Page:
Did Apple’s iOS 11 Breathe New Life into QR Codes?

If so, here’s how Out of Home (OOH) advertisers can take advantage of what’s to come.


QR codes were first noticed in the US around 2010 with infamous Calvin Klein billboard. A very innovative and practical use of the QR code that also kept in mind the overall user experience by driving them to a mobile-friendly video about their brand. This was a perfect way to say “Hey! This is a QR code and this is how to use them”, right? Well unfortunately the advertising agencies in US didn’t get the message and they went QR code crazy by racing to launch campaigns without the end user in mind.

There were QR codes on moving vehicles, highway billboard signs, cupcakes and all other types of materials that potentially drove a misunderstanding of how QR codes should be utilized. In other words, the race to be a “first mover” saturated the industry with useless 2D barcodes that immediately caused the tech industry to discredit their value. Couple that with the fact that majority of mobile users carried Blackberries, which had a subpar web browsing experience and you have the perfect climate for technology bloggers to throw QR codes under the bus.

So why QR codes now? Well, primarily because the heavy adoption of smartphones and social media sites have been a combination that denotes a strong need for their use.  Keep in mind that in 2010 the true value of QR codes was overshadowed by the hype surrounding how cool they functioned. Meaning, advertisers were so fascinated about how you could scan QR codes they overlooked why you should be scanning them.  I would say the main reason would be to access mobile-friendly content on the web quickly without having to type in a long URL.

I explained recently to an experiential marketing manager from one the industry’s leading developers of computer technology that QR codes were only a hard link to information on the web. She contacted us because they were considering the use of our platform for one of their biggest conferences and she was curious about how to present this to her team while preparing for any push-back from traditional thinkers about QR codes. I continued to share with her to consider QR codes to be real-world hyperlinks. They connect users to information on the web in a mobile-friendly format. I also told her that QR codes have not gone anywhere and that they are only being used by those who are taking advantage of their true functionality.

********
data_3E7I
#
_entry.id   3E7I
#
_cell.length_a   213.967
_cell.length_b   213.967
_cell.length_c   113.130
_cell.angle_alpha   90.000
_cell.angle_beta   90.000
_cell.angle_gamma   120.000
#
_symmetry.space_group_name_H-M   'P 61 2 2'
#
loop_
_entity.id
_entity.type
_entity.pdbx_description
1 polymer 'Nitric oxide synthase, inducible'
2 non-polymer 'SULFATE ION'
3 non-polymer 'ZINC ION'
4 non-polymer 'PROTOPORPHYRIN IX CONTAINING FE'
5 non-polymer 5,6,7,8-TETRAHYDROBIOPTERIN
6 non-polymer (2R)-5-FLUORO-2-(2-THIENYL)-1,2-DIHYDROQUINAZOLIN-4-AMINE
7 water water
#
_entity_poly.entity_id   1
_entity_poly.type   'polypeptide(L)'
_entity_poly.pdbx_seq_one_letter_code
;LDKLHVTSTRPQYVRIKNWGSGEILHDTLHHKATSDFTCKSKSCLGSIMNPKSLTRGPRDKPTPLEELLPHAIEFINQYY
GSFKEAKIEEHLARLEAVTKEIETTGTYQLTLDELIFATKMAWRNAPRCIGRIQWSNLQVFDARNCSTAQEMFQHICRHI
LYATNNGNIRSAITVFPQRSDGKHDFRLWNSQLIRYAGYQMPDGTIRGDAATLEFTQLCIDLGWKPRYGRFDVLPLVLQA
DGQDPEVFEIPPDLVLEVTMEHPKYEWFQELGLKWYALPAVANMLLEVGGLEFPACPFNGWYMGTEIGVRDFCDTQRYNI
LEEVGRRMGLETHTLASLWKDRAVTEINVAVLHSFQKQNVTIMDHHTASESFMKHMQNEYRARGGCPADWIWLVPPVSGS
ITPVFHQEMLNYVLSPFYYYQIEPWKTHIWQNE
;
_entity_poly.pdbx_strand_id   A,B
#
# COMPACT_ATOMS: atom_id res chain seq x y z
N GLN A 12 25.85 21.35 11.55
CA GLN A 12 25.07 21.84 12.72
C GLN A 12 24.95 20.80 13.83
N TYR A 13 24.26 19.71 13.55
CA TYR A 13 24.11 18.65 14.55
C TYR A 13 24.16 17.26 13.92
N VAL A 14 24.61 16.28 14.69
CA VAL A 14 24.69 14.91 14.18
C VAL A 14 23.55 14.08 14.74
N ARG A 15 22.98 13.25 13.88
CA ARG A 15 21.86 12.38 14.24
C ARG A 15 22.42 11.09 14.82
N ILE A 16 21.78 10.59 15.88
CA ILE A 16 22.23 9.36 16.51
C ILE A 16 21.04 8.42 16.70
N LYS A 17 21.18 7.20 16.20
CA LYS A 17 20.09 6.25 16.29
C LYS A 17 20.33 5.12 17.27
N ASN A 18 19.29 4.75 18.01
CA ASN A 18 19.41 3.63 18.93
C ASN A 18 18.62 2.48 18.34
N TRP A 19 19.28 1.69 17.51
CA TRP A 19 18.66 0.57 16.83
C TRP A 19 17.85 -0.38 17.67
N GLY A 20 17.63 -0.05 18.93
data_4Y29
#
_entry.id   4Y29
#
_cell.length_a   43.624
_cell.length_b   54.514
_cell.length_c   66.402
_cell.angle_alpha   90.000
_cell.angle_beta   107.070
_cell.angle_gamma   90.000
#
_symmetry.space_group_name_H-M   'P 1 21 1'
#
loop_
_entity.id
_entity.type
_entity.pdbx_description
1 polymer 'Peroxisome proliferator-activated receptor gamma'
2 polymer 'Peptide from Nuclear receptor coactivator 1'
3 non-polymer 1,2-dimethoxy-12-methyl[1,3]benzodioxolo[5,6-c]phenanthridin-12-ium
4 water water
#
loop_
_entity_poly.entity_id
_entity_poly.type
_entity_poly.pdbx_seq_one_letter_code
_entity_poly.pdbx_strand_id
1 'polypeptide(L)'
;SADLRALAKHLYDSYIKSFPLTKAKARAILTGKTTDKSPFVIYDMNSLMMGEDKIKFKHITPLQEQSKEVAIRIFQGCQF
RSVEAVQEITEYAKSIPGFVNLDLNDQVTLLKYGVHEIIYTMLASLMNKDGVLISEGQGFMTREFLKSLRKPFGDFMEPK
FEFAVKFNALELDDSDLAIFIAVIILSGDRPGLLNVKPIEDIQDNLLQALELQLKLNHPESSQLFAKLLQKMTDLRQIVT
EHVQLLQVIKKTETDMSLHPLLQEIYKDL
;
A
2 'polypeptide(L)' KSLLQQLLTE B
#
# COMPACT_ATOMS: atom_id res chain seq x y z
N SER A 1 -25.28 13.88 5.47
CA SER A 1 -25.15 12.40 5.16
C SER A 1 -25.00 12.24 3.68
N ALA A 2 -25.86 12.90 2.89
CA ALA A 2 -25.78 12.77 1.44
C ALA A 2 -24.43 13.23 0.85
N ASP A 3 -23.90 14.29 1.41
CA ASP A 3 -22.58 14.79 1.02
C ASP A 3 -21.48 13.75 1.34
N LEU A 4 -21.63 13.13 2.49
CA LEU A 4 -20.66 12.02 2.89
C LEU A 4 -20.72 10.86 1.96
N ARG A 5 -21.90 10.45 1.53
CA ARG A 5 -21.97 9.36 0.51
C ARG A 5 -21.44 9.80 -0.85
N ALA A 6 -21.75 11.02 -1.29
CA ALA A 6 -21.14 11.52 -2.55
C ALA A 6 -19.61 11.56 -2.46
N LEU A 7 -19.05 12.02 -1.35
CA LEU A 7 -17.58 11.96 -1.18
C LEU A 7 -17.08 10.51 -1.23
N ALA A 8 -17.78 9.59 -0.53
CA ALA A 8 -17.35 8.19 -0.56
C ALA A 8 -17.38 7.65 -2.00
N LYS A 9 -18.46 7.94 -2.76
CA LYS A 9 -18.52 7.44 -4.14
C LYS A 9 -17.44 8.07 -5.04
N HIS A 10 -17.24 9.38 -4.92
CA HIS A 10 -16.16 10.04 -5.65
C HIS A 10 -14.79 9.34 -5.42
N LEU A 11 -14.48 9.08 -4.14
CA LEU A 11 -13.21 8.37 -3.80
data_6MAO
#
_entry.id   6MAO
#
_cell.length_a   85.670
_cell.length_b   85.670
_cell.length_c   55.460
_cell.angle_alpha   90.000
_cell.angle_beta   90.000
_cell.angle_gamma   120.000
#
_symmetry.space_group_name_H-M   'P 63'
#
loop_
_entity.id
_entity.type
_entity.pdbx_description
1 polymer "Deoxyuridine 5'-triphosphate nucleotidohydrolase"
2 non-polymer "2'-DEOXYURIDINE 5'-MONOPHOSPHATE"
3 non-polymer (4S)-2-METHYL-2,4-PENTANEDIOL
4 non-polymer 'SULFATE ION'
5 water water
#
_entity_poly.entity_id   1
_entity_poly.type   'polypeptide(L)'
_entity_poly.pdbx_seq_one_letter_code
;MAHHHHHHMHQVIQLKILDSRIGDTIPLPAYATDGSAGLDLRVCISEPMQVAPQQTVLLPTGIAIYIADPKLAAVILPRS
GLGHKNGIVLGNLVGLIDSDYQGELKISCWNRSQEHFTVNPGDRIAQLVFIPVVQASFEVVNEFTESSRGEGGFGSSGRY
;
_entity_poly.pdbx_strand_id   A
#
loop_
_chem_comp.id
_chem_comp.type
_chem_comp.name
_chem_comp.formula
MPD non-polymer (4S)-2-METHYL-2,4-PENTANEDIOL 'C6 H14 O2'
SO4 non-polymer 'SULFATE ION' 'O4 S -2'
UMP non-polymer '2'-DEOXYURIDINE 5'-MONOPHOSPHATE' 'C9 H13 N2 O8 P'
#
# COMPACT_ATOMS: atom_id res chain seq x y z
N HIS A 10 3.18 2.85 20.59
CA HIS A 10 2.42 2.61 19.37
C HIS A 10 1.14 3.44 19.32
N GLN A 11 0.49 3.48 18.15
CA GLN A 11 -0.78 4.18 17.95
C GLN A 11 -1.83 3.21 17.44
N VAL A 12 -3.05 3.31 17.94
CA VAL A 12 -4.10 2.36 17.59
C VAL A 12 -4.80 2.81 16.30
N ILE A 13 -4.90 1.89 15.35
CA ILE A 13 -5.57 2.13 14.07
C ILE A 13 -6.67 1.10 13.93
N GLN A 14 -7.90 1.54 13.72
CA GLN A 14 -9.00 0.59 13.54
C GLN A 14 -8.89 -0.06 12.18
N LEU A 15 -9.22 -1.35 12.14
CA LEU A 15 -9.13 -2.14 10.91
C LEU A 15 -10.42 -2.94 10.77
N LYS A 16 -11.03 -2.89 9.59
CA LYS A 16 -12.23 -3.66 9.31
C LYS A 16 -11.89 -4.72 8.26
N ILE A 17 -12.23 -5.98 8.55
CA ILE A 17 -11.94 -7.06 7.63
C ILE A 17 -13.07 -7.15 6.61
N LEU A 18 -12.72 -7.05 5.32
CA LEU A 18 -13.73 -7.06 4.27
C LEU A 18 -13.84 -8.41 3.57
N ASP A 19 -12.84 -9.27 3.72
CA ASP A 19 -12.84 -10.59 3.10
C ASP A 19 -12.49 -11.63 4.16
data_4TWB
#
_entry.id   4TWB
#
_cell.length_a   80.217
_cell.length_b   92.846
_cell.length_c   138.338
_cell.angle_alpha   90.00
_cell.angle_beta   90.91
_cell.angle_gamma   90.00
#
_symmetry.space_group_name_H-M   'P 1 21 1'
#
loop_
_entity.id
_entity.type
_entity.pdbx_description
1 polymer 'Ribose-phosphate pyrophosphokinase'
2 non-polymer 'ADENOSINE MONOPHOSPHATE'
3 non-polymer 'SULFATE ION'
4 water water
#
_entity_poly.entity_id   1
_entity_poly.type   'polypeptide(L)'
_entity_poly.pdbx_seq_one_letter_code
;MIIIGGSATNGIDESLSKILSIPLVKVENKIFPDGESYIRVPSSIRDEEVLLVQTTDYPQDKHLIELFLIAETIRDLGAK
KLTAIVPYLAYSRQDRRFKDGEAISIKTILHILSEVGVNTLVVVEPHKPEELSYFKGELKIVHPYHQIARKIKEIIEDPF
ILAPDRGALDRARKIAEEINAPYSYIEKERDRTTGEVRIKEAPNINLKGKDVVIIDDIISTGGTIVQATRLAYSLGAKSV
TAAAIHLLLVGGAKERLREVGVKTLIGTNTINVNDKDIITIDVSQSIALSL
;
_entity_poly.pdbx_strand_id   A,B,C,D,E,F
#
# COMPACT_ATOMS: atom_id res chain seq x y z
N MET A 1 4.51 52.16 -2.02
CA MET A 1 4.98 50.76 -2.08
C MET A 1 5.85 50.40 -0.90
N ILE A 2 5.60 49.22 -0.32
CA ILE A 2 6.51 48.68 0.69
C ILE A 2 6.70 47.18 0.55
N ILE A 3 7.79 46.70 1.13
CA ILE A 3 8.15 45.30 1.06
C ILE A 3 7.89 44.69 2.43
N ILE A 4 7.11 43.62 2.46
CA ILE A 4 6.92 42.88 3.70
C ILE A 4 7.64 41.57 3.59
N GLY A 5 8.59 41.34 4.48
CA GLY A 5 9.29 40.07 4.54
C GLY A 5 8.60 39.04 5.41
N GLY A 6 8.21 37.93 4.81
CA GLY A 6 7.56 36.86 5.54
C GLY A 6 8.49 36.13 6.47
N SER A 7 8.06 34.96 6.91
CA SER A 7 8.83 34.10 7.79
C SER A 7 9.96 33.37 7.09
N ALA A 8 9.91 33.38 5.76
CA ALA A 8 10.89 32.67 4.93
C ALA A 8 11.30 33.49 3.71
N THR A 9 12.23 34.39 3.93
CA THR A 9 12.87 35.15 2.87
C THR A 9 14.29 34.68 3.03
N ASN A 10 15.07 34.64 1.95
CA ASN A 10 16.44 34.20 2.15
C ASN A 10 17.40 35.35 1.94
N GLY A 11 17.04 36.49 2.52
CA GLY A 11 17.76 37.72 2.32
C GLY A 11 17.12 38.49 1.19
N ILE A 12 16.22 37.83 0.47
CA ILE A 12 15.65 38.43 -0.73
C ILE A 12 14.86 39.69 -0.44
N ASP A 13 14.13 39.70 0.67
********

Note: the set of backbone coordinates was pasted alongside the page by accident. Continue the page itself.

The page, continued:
So, unlike the days of old, there’s a true need for users to access content on the go and today’s technology is making it easier for them to do it. So much so that yes, it is included in the latest Apple operating system, iOS 11.

Most people don’t know this because Apple has not promoted much about this new hidden feature. Maybe because, in my opinion, the functionality should have been there years ago. What this indicates is that Apple is accommodating the need for a demand from their users to access content via their mobile devices… by scanning QR codes.

OK, so how can QR codes be used in the Out of Home advertising space you ask?

Create a compelling ad (of course in the appropriate area) that drives multiple impressions by incentivizing users to come back. How is this done? SCANTrivia!

Download a QR reader and scan the code below. Of course if you have the new iOS 11 just open up your camera and hover it over the QR code.

Then give us a call to request a demo at: 1-800-975-5161 Ext. 703



SCANTrivia QR code Tesla